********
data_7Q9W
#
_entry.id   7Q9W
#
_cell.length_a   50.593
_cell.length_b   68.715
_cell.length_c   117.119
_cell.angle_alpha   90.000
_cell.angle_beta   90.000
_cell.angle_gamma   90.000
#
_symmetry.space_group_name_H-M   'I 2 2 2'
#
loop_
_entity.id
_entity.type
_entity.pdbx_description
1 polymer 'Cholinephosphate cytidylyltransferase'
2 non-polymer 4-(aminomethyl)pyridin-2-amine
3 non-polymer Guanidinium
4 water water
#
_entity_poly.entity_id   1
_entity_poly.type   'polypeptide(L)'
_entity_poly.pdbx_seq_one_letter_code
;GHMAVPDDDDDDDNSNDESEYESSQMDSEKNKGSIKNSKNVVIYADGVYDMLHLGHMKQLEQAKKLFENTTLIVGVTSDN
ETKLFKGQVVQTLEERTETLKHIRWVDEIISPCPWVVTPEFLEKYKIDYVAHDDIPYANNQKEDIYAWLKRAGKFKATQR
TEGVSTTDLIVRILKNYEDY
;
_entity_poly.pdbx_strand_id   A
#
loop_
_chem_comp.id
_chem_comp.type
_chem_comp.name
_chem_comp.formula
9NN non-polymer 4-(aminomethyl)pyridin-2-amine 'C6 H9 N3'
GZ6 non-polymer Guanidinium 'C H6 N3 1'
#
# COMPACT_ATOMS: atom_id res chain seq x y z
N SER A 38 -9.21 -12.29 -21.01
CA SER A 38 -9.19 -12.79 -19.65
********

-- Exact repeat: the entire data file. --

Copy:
data_7Q9W
#
_entry.id   7Q9W
#
_cell.length_a   50.593
_cell.length_b   68.715
_cell.length_c   117.119
_cell.angle_alpha   90.000
_cell.angle_beta   90.000
_cell.angle_gamma   90.000
#
_symmetry.space_group_name_H-M   'I 2 2 2'
#
loop_
_entity.id
_entity.type
_entity.pdbx_description
1 polymer 'Cholinephosphate cytidylyltransferase'
2 non-polymer 4-(aminomethyl)pyridin-2-amine
3 non-polymer Guanidinium
4 water water
#
_entity_poly.entity_id   1
_entity_poly.type   'polypeptide(L)'
_entity_poly.pdbx_seq_one_letter_code
;GHMAVPDDDDDDDNSNDESEYESSQMDSEKNKGSIKNSKNVVIYADGVYDMLHLGHMKQLEQAKKLFENTTLIVGVTSDN
ETKLFKGQVVQTLEERTETLKHIRWVDEIISPCPWVVTPEFLEKYKIDYVAHDDIPYANNQKEDIYAWLKRAGKFKATQR
TEGVSTTDLIVRILKNYEDY
;
_entity_poly.pdbx_strand_id   A
#
loop_
_chem_comp.id
_chem_comp.type
_chem_comp.name
_chem_comp.formula
9NN non-polymer 4-(aminomethyl)pyridin-2-amine 'C6 H9 N3'
GZ6 non-polymer Guanidinium 'C H6 N3 1'
#
# COMPACT_ATOMS: atom_id res chain seq x y z
N SER A 38 -9.21 -12.29 -21.01
CA SER A 38 -9.19 -12.79 -19.65